unless by special permission of the instructor. First-time violators will receive a warning;
second-timers will receive a grade reduction notation.
Academic integrity:
You are expected to be familiar with, and abide by, the George Washington University Code of
Academic Integrity. The code covers plagiarism, cheating, and lying, all of which are violations
that can lead to dismissal. See:
Disability accommodations:
The Corcoran supports students with identified learning disabilities by providing
accommodations and assistance. Speak to me early in the semester so we can discuss how to
enhance your experience of the course. A learning support provider is on site at the Flagg
Building. Find information on the university’s Learning Support Services at:­‐support-­‐services. Other campus resources:
Writing Center:
Making Meaning syllabus S15 -- 3
Course schedule: Jan 14 Introductions Syllabus review Classic American photobooks of 30s/40s American Photographs, by Walker Evans (1938) The Inhabitants (1946), The Home Place, God’s Country and My People, by Wright Morris Jan. 21 After Walker Evans The Americans, by Robert Frank (1958/59) Discuss Rubinfien essay on The Americans Jan. 28 Guest artist: Art Desks (2014) The New West, by Robert Adams (1974) Brady Robinson Feb. 4 The New Topographics Park City, by Lewis Baltz (1980) Feb. 11 Lustrum Press The Somnambulist (1970), Déjà vu (1973), and Days at Sea (1975), by Ralph Gibson Tulsa, by Larry Clark (1971) The lines of my hand, by Robert Frank (1972) Making Meaning syllabus S15 -- 4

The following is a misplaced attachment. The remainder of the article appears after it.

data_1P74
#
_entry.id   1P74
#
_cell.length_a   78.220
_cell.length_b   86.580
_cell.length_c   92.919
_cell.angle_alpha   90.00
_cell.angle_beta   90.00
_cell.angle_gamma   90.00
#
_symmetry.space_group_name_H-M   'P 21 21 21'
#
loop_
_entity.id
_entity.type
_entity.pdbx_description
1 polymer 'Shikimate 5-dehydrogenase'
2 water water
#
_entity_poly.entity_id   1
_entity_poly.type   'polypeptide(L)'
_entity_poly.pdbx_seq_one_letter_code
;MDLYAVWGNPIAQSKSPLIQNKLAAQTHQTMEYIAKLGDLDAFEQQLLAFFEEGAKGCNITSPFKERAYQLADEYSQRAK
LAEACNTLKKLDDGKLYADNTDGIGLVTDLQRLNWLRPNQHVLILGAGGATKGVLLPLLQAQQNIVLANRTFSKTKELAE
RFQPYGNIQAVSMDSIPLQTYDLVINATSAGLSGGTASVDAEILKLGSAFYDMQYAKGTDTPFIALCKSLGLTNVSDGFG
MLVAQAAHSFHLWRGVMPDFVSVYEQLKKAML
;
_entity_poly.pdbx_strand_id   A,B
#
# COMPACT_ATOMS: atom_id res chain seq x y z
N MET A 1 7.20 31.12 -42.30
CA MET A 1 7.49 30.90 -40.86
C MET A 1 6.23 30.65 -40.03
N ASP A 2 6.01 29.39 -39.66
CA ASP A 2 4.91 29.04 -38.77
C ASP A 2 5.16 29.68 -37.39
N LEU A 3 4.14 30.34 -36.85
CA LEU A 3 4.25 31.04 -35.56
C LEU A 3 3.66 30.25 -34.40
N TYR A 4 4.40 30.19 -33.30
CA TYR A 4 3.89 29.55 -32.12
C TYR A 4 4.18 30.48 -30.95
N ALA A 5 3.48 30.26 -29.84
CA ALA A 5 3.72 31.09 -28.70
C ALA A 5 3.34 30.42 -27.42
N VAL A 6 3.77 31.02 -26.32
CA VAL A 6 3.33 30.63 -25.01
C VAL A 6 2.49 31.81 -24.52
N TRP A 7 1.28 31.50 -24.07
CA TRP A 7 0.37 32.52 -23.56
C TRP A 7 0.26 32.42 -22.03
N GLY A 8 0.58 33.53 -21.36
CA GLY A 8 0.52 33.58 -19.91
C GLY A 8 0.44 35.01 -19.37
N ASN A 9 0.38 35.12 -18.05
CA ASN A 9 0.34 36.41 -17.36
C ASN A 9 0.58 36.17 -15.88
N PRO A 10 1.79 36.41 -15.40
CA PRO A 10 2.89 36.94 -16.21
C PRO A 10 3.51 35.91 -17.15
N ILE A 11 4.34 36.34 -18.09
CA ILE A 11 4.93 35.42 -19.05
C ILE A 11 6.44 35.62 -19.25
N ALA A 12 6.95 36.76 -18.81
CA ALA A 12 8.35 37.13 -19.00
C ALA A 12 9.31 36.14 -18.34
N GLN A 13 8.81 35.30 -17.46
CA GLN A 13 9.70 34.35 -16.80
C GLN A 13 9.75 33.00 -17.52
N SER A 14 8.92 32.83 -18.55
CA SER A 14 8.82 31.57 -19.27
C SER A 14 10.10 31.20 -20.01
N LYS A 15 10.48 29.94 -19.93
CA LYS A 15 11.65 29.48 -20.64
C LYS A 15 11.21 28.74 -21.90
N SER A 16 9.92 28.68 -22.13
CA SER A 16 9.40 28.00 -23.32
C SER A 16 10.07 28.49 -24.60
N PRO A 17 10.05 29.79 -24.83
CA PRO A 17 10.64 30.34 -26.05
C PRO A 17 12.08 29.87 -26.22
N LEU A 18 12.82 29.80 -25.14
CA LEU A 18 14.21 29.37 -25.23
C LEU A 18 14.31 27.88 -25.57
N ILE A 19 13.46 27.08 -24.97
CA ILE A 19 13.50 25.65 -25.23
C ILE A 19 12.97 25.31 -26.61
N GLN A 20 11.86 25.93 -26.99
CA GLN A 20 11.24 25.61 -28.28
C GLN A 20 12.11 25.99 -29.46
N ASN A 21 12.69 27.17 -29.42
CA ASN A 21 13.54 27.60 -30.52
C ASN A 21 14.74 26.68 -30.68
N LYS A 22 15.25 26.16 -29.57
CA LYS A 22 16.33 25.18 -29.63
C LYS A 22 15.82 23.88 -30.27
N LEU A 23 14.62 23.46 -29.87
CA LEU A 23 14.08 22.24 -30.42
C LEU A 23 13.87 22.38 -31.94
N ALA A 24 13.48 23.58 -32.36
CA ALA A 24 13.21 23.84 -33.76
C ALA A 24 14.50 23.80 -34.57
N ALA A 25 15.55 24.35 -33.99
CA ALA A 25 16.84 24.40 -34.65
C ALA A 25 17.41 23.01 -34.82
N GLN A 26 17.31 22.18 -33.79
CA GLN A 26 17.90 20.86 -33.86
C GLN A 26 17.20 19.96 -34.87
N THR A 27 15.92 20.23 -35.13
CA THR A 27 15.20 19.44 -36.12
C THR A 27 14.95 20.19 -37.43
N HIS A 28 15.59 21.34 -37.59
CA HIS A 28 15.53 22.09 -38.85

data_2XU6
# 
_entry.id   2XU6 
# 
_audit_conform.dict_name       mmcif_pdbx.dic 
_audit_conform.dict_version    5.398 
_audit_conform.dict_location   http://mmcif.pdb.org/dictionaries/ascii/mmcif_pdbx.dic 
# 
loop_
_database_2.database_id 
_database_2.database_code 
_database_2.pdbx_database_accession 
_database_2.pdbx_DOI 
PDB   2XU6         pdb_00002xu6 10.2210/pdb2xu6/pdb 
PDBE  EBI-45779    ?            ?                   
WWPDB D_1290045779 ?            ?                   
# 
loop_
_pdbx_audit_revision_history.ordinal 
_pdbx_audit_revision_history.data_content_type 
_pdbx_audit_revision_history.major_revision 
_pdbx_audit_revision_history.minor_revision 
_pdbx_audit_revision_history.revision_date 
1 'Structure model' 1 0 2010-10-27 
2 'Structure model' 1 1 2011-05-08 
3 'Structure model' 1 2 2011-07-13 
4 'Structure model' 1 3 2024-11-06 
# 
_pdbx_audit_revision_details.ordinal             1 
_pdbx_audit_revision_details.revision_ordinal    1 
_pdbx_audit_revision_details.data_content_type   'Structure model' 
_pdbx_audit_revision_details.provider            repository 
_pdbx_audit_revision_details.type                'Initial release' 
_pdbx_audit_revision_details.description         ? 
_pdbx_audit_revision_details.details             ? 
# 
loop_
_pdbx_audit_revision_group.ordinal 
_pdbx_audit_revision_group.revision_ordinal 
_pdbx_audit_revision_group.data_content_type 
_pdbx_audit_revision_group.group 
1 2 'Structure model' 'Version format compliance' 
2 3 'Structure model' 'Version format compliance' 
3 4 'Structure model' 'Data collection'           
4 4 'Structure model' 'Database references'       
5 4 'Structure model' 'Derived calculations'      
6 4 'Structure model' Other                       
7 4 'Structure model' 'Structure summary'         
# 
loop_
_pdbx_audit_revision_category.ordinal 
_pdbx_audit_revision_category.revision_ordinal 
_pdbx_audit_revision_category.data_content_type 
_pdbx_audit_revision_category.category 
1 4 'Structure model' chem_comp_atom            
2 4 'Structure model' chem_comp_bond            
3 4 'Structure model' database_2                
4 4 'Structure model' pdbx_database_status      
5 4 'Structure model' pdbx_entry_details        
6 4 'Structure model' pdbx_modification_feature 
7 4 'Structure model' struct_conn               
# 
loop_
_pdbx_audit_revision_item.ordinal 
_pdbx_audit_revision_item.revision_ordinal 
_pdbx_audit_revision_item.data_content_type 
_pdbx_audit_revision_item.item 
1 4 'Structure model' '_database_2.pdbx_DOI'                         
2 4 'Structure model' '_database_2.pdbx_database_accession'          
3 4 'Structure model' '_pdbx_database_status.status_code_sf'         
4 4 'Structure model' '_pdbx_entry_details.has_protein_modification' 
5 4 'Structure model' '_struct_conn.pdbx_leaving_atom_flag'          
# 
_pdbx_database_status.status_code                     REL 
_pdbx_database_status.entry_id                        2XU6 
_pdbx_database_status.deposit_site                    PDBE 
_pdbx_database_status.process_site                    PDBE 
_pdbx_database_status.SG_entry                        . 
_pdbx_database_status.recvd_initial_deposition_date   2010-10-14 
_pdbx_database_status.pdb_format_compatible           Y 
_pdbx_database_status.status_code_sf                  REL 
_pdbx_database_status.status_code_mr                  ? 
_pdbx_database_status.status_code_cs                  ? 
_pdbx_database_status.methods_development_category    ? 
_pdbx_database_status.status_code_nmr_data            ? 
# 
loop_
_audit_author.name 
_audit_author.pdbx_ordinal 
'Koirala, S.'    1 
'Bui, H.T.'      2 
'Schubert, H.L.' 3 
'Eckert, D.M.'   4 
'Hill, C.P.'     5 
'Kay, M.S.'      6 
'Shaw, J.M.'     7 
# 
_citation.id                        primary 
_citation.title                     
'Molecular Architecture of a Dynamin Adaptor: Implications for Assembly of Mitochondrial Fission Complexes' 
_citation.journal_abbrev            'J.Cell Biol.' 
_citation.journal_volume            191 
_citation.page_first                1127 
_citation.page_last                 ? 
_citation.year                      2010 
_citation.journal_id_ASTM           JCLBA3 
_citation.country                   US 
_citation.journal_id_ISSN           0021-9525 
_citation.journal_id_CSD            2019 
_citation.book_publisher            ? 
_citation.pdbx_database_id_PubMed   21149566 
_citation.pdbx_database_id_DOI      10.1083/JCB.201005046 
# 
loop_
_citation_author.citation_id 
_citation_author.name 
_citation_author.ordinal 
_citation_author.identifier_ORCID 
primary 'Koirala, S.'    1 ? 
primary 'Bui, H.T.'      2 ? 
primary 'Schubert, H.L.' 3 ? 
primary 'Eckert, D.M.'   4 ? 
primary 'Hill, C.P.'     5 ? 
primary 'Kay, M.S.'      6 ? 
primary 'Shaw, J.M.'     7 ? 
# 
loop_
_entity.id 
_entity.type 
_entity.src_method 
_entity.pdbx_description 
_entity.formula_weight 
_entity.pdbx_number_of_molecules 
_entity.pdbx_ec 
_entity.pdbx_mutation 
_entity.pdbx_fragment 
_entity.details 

Feb. 18 The new in “new color” Uncommon Places, by Stephen Shore (1982) Election Eve (1977) and The Democratic Forest (1989), by William Eggleston Feb. 25 On the road again American Prospects, by Joel Sternfeld (1987) MIDTERM GRADES for undergraduates Sleeping by the Mississippi, by Alec Soth(2004) Mar. 4 Class presentations #1 Possible guest speaker No class this week, sorry L Class presentations #2 In-­‐class editing session Grad students: hand in papers! Mar. 11 SPRING BREAK Mar. 18 Mar. 25 Class presentations #3 and In-­‐class editing session editing session Apr. 1 Book dummy (no, not you!) reveal and critique #1 Your books on parade Your books Your books All: hand in finished books for grading! Apr. 8 Book dummy reveal and critique #2 Apr. 15 Book dummy reveal and critique #3 Apr. 22 Guest speaker or field trip Apr. 29 Conclusions and wrap up SCHOOL OVER! Making Meaning syllabus S15 -- 5